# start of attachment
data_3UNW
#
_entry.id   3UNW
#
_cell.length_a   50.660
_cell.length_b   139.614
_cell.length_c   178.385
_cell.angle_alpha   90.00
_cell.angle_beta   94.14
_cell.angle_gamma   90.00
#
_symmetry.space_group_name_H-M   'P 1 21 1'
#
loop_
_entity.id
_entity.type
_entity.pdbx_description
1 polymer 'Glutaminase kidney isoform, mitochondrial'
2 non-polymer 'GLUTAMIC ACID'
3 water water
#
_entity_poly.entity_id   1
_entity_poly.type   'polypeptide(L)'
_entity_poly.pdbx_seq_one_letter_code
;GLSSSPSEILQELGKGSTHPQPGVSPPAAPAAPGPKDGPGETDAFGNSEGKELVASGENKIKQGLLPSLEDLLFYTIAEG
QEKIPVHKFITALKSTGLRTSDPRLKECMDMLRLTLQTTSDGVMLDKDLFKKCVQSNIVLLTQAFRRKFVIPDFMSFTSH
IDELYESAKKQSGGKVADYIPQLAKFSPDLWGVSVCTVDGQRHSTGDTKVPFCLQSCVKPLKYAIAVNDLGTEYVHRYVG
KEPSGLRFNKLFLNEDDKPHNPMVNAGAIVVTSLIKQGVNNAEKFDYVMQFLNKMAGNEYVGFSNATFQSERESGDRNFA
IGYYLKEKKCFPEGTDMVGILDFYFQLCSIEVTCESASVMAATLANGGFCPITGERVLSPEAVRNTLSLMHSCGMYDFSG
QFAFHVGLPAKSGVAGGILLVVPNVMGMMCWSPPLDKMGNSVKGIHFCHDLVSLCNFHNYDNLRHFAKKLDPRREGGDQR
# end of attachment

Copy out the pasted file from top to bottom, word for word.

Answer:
data_3UNW
#
_entry.id   3UNW
#
_cell.length_a   50.660
_cell.length_b   139.614
_cell.length_c   178.385
_cell.angle_alpha   90.00
_cell.angle_beta   94.14
_cell.angle_gamma   90.00
#
_symmetry.space_group_name_H-M   'P 1 21 1'
#
loop_
_entity.id
_entity.type
_entity.pdbx_description
1 polymer 'Glutaminase kidney isoform, mitochondrial'
2 non-polymer 'GLUTAMIC ACID'
3 water water
#
_entity_poly.entity_id   1
_entity_poly.type   'polypeptide(L)'
_entity_poly.pdbx_seq_one_letter_code
;GLSSSPSEILQELGKGSTHPQPGVSPPAAPAAPGPKDGPGETDAFGNSEGKELVASGENKIKQGLLPSLEDLLFYTIAEG
QEKIPVHKFITALKSTGLRTSDPRLKECMDMLRLTLQTTSDGVMLDKDLFKKCVQSNIVLLTQAFRRKFVIPDFMSFTSH
IDELYESAKKQSGGKVADYIPQLAKFSPDLWGVSVCTVDGQRHSTGDTKVPFCLQSCVKPLKYAIAVNDLGTEYVHRYVG
KEPSGLRFNKLFLNEDDKPHNPMVNAGAIVVTSLIKQGVNNAEKFDYVMQFLNKMAGNEYVGFSNATFQSERESGDRNFA
IGYYLKEKKCFPEGTDMVGILDFYFQLCSIEVTCESASVMAATLANGGFCPITGERVLSPEAVRNTLSLMHSCGMYDFSG
QFAFHVGLPAKSGVAGGILLVVPNVMGMMCWSPPLDKMGNSVKGIHFCHDLVSLCNFHNYDNLRHFAKKLDPRREGGDQR